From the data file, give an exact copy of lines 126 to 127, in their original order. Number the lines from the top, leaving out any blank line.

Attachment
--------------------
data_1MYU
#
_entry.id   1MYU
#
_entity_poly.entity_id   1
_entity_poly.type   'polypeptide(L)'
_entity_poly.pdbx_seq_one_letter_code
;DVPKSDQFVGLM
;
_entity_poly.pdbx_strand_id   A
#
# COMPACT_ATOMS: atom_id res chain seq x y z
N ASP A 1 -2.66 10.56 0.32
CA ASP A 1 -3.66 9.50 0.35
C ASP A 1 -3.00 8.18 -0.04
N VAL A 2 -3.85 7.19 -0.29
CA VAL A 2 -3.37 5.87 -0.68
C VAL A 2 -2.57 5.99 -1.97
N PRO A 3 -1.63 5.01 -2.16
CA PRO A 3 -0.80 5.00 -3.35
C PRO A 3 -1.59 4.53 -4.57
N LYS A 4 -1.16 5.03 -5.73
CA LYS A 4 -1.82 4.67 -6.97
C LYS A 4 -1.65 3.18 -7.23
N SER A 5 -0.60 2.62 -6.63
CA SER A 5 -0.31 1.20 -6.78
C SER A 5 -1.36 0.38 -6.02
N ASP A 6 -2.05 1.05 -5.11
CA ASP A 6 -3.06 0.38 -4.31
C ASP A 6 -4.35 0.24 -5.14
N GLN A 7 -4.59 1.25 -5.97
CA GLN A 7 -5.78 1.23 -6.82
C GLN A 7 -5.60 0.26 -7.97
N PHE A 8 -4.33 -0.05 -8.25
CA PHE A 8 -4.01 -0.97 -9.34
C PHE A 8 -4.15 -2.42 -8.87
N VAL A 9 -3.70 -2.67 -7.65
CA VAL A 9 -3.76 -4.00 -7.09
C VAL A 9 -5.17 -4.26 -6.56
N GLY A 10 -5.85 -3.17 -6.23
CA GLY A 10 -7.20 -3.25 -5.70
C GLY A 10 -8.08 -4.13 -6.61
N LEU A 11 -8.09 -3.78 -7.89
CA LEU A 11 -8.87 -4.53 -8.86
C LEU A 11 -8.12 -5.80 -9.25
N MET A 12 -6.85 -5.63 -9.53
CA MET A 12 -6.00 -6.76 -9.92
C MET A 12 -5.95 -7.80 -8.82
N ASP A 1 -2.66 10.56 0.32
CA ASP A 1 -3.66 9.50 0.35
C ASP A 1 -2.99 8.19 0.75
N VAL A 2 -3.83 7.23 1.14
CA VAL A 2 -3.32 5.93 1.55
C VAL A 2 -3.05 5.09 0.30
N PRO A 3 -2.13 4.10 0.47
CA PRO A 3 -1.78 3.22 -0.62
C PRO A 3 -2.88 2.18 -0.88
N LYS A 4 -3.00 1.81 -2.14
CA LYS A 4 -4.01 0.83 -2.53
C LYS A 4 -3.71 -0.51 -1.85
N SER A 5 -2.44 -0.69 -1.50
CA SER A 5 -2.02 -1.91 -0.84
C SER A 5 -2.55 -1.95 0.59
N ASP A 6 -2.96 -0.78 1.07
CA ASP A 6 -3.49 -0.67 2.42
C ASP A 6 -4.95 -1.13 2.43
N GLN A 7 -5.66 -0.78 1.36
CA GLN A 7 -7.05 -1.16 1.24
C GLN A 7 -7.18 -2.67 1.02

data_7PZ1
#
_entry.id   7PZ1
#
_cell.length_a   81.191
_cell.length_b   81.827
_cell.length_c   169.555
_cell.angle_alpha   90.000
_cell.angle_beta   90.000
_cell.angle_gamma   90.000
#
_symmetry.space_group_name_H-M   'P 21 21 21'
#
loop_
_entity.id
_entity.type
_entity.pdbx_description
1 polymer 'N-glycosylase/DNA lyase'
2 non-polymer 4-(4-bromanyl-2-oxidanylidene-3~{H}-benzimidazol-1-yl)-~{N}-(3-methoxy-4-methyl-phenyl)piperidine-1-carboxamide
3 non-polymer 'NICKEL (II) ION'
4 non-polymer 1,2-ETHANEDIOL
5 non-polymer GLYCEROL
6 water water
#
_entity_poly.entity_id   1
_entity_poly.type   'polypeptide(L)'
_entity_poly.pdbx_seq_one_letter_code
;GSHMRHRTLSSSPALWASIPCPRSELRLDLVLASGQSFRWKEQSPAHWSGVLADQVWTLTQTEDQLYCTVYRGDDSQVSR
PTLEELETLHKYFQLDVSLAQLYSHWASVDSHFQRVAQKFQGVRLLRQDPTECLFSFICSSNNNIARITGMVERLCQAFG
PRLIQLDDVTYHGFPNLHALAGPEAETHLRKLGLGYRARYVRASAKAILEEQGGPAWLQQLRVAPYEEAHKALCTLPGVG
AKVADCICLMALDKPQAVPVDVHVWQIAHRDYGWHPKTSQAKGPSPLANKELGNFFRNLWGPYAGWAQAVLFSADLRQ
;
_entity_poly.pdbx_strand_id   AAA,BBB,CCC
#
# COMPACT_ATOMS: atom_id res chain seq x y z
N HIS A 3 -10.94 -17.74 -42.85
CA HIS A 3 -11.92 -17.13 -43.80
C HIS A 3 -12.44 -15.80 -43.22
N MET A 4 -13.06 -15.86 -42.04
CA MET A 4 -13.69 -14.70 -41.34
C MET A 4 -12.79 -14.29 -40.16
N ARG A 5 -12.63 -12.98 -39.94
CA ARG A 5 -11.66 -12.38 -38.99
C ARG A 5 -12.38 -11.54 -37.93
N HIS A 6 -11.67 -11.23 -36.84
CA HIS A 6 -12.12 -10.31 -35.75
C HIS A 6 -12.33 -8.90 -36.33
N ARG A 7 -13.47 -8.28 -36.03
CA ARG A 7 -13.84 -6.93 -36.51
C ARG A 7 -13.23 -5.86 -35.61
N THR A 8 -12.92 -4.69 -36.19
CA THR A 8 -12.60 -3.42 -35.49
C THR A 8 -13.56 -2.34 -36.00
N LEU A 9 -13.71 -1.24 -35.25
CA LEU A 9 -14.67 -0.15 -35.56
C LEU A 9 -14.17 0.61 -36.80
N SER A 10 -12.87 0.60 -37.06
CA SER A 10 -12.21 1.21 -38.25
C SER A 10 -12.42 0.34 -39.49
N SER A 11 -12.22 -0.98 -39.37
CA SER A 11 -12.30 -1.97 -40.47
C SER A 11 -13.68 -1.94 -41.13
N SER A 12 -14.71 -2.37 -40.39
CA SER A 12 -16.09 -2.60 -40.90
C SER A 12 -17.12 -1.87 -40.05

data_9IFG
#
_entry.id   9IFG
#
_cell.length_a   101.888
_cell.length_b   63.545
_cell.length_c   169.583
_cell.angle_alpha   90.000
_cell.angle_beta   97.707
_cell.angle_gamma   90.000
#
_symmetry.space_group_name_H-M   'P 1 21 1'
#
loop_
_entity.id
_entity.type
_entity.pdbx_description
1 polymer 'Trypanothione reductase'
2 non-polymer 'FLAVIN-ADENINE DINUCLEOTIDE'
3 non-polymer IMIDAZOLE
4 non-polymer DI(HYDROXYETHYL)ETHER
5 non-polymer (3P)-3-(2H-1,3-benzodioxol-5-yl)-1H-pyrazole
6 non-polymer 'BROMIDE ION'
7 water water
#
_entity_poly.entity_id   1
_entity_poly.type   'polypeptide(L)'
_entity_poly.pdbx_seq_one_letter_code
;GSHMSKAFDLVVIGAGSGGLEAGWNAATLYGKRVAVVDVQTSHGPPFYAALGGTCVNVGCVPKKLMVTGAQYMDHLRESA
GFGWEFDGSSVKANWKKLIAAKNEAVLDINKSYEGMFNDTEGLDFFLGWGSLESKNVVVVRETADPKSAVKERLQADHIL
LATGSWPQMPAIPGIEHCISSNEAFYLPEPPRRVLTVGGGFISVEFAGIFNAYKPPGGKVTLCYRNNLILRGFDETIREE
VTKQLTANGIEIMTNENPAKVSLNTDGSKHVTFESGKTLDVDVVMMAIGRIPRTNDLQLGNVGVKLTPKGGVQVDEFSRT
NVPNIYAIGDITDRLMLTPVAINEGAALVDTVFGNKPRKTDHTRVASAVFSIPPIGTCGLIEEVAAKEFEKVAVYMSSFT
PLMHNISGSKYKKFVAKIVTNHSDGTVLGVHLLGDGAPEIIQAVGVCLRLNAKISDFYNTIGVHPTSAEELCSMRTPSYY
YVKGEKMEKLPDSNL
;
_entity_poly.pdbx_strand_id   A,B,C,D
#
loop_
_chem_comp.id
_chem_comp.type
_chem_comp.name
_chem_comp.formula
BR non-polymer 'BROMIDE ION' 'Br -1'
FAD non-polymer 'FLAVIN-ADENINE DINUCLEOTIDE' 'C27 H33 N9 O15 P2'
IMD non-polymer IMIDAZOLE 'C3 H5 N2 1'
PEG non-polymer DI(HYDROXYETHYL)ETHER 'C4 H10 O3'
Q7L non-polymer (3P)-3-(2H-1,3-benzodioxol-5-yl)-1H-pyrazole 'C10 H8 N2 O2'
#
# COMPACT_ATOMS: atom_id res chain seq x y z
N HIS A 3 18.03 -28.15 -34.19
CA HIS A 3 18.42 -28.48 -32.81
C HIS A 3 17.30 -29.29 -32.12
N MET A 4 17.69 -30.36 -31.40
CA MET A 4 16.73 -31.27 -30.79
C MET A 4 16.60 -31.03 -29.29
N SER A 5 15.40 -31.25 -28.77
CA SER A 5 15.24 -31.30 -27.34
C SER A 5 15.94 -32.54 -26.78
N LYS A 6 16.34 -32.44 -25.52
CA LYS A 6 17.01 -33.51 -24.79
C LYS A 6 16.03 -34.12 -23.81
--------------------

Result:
N SER A 10 -12.87 0.60 -37.06
CA SER A 10 -12.21 1.21 -38.25